|My favorite astronomy links|
These links are here first for me. I hope others find them useful, but I use this page as my home page - the page my browser opens to first - and I created this list so I could quickly find what I want. They're annotated because I forget what's what. And this first mini-list of just links is here because these are the places I visit most often. But I annotated them below as well for the benefit of those who like to have some idea of where they are going to land before they leap.
For the new enthusiastIf you're just getting started, some of the links on this page may give more information than you want. Here's a collection of links especially helpful to new observers, although Iurge you to pick and choose from the others as well.
These are sites I consult when planning an observing session, or revieweing what I observed and trying to learn more.Know where you are!
For some Web activities and many astronomical ones, you should know your latitude and longitude, or at least the coordinates for a nearby city. If you don't, go here to find out. (Very useful for the most precise setting in a computer-controlled telescope.)
Know when you are!
Get the correct time right now, right to the second - also very useful in astronomy.
and know the Star Time
Go here for a Sidereal Clock. Once you start to understand astronomical coordinates - right ascension and declination - you'll appreciate how knowing the sidereal time helps you know what's up in your area on any given night.
Sunrise-sunset, Moonrise - moonset.
Sun or Moon Rise/Set table for one year for your location courtesy of the US Naval Observatory.
Moon phase calendar
Whether you're studying the moon or avoiding it's star-stealing glare, knowing the phase is a must.
This is an interactive planetarium that you adjust to your location. With it "you can produce maps . . . for any time and date, viewpoint, and observing location. If you enter the orbital elements of an asteroid or comet, Your Sky will compute its current position and plot it on the map. "
Images and essential data helpful for observing - visuals all from Digital Sky Survey, so consistent.
Messier Objects Plus
For a much more detailed look at the Messier Objects - and many other astronomical objects - visit the SEDS site and search for a particular object by name or number. (SEDS is Students for the Exploration and Development of Space)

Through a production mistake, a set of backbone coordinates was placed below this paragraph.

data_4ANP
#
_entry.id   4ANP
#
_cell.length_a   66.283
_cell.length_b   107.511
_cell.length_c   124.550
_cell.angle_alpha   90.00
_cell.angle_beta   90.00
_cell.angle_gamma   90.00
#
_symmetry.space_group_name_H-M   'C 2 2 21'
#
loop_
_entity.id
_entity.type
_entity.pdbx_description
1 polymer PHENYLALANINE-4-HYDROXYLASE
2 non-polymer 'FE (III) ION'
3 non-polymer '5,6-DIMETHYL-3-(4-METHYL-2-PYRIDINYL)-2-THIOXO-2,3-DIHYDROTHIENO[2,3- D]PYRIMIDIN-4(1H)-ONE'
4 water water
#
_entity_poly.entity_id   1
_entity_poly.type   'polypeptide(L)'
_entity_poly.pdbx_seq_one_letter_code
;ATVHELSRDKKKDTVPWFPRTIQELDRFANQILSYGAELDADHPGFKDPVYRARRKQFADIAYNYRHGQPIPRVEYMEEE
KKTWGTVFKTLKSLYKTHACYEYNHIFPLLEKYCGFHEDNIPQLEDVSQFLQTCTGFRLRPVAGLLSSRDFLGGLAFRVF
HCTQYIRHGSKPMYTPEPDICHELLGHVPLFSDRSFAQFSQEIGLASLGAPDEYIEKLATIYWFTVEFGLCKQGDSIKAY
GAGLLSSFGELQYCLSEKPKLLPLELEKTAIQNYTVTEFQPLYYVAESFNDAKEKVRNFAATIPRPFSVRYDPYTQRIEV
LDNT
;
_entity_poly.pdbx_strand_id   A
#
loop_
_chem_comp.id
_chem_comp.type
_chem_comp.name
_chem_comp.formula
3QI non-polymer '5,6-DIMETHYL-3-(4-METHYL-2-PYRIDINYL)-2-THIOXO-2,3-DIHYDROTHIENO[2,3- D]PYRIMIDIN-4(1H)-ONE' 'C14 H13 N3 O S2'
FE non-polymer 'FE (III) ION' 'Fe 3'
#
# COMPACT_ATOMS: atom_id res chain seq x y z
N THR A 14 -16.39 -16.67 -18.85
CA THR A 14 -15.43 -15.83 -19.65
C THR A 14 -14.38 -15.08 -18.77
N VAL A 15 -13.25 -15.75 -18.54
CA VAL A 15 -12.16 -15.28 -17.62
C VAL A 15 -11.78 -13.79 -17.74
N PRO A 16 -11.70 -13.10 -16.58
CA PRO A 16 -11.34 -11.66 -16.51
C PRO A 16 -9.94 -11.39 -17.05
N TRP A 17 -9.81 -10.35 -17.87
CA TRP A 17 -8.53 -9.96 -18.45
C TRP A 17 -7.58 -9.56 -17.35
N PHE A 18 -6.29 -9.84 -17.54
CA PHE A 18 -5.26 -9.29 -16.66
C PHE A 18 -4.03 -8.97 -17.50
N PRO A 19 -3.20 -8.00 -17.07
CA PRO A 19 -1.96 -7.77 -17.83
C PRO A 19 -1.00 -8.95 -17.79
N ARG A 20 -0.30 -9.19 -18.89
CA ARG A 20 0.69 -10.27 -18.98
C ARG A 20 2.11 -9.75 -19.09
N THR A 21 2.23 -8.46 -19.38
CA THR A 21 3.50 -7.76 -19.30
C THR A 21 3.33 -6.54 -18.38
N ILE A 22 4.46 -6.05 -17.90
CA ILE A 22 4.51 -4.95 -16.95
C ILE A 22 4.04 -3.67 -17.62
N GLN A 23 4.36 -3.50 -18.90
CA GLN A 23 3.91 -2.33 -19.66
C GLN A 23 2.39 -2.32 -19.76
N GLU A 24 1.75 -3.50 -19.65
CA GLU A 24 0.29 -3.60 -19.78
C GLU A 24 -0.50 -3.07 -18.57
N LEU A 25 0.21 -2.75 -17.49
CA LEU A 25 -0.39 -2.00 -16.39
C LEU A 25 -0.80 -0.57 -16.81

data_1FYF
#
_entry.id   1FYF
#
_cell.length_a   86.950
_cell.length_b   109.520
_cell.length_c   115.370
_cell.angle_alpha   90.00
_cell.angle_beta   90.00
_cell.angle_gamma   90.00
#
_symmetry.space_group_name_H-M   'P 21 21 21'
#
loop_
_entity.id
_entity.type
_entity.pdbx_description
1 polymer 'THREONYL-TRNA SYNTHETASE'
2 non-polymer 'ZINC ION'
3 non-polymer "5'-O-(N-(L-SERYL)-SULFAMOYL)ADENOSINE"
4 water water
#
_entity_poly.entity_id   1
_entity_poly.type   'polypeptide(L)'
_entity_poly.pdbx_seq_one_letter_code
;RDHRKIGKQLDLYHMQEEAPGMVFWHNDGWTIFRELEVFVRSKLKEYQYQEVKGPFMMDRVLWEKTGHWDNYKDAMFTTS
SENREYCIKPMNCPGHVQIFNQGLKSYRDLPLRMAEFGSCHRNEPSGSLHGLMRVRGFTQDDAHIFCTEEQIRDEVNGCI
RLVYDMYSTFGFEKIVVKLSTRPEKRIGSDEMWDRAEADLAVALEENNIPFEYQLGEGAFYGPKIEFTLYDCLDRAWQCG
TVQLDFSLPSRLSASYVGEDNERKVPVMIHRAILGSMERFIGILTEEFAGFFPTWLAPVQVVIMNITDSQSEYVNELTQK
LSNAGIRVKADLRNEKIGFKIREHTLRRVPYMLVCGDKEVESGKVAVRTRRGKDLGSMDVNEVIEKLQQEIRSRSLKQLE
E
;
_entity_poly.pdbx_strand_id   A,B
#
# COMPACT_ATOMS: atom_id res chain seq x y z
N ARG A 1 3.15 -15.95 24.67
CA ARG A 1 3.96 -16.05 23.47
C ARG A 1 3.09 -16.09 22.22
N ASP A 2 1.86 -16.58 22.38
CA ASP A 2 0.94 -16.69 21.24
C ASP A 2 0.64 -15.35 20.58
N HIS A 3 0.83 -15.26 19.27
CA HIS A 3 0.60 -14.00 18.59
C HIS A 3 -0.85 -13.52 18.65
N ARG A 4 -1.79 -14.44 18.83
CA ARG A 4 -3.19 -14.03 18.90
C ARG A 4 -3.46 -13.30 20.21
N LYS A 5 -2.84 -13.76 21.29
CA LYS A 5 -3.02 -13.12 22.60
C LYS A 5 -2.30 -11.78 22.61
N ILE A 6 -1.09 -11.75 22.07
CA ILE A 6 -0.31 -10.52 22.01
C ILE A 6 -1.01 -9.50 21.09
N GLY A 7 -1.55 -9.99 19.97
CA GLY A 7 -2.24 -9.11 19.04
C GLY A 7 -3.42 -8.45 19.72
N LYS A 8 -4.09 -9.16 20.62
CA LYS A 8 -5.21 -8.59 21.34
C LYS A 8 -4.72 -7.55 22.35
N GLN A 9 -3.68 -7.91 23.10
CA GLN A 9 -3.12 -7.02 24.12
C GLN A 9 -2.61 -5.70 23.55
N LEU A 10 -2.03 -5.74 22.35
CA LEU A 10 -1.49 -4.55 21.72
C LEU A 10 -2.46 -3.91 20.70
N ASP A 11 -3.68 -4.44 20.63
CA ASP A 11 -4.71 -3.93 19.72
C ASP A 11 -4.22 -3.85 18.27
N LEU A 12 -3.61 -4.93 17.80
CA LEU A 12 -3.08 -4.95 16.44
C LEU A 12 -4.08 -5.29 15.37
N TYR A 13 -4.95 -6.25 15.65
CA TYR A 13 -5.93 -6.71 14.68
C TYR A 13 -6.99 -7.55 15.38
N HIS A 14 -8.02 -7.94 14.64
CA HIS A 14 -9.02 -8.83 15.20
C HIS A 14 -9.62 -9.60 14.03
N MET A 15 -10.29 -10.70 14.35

Double Star Maps
100 maps in groups of 10 related with Telrad finder charts and basic data - relates to Astronomical League Double Star Award,
Transparency is clear, but 'seeing'?
Astronomical "seeing" - what is it? Look here for a visual demo and explanation. Then if your mind is still spinning from the technical explanation - mine is - go to this site for a simple and practical scaleyou can use to evaluate seeing on any given night.
CalSky Astronomy Calendar
I was enthuasiastic when I first saw this, but I now consider it too techy for my uses.
> Look up almost any astronomical object.
The Lunar 100
Hey - if you don't have the book - the Modern Moon - go here. Well, if you do have the book, go here. I recommend the book. In nearly half a century of amateur astronomy it was what at last awakened me to the fascination of the moon and the "Lunar 100" is an excellent observing list developed by the author. Charles Wood. Honestly - I'm not a list kinda guy - but if you like checking things off in a systematic fashion, this is a must! Very well done. Go here for the article introducing the idea.
Lunar Atlas (quick view)
This I like - very useful tool for planning. obsering or identifying what caught your eye in an observing session.
Lunar Atlases (everything)
For complete lunacy - oh well, for those who are really into this stuff and neeed to look at several image resources to find what they want, this is the starting point. (I haven;t gotten to this stage yyet - but one of these days ;-)
Jupiter's Moons (What's where, right now!)
Invaluable utility, very well done. Of course it's useful only when Jupiter is in the night sky, but then you can have a lot of fun. I like to check Jupiter, mak anote of the moon, and see if by their brightness and position I can determine which is which - then I check my observations against this site.
Saturn's Moons (What's where right now!)
Just like the Jupiter moon utility and just as useful - especially when Saturn gets into a section of the skyw ith lots of background stars easily mistaken for moons.
Minima of Algol
What gets me about Algol minima is they happen nearly every three days - so you would think observing one would be a piece of cake. Not so. Finding a minima that fits your sleep pattern and the weather - and, of course, the position of Algol in the sky, makes seeing one not nearly as common as you might think. This is a great place to start, though.
Interactive Messier Object ChartMouse over an image, wait a moment, and you'll see the identity of that object. If you want more information about it, click on the image.
Mind-expanding astronomy sites
As I've said, it's all about awe. And as Einstein has said - if you're not in awe of this stuff, you're dead - or at least sleep-walking. Sorry - but that's the way I see it too. What keeps me awake is the night sky. (For others it may be something else - there are many, many paths to awareness.) But I want to be out there with the universe raining starbeams on me. I want the real experience. Still every once in a while the virtual world turns up something really cool that captures some of the awe. Here are a few site I think are in that league put together by folks who are way out of my league.